by Lawrence Schimel (Spain).
Intended Knowledge Outcomes
- Knowledge of key theories in reading and reception studies
- Knowledge of key ideas of literary translation as a process of mediation
- Understanding how to critically read and analyse a work in translation as both a text and an ‘object’
- Understanding of the wider political, cultural and profession contexts in which literary works operate.
Intended Skill Outcomes
- Developing the critical and analytical skills to read a work in translation both as a text and within a wider context
- Developing skills to work within interdisciplinary research
- develop the framework and vocab to understand the wider impact of the mediating process of translation and publishing.
- developing skills as independent learners and researchers.
|Scheduled Learning And Teaching Activities||Lecture||10||1:00||10:00||10 x 1 hour interactive lectures providing the theoretical frameworks|
|Guided Independent Study||Assessment preparation and completion||97||1:00||97:00||Free reading on topic with peers. Student-led discussion. Other independent research and study|
|Guided Independent Study||Assessment preparation and completion||48||1:00||48:00||N/A|
|Structured Guided Learning||Structured research and reading activities||11||2:00||22:00||Key reading tasks with questions to prepare|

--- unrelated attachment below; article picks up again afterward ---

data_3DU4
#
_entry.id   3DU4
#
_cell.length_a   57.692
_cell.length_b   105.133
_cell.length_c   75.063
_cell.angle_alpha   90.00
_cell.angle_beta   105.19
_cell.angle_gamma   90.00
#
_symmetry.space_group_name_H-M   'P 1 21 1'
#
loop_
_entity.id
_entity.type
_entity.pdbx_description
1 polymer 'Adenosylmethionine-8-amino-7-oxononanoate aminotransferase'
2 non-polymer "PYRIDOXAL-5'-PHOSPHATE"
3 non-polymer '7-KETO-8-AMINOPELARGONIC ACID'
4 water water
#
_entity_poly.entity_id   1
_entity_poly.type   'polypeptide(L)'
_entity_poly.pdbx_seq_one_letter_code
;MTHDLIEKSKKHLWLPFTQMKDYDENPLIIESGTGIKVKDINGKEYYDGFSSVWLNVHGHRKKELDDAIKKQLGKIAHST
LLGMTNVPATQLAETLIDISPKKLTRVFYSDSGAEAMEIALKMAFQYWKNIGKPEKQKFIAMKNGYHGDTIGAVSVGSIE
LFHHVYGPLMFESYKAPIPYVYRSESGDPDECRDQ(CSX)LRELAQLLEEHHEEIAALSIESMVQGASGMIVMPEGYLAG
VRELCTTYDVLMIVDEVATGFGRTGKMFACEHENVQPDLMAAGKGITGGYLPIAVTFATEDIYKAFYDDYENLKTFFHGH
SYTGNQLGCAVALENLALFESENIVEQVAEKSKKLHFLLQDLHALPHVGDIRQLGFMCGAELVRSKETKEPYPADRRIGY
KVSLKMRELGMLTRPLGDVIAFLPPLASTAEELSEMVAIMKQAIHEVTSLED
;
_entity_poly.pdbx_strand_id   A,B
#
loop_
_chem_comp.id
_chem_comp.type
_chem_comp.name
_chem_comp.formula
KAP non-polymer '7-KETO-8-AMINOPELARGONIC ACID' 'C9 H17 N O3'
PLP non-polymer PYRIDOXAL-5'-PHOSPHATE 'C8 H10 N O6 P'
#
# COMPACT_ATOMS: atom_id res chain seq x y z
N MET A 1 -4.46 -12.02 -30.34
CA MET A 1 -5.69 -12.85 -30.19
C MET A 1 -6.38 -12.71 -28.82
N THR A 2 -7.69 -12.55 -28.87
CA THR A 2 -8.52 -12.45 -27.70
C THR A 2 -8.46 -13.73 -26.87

|Scheduled Learning And Teaching Activities||Small group teaching||11||2:00||22:00||22 hours of seminars for small group analytical work.|
|Scheduled Learning And Teaching Activities||Module talk||1||1:00||1:00||Introductory lecture to the module|
Teaching Rationale And Relationship
This module will run for 11 weeks and will consist of a one-hour lecture and two-hour seminar each week.
The lectures will be used to introduce students to key ideas from Translation Studies, studies of reading and reception studies which will inform their reading of the texts. They will help students to map and to understand the main theoretical concepts and approaches that characterize the field. They will provide clear analytic frameworks within which to understand the texts selected and will introduce students to the tools required to understand the process of mediation which a translated text in translation undergoes before it is introduced into a receiving culture.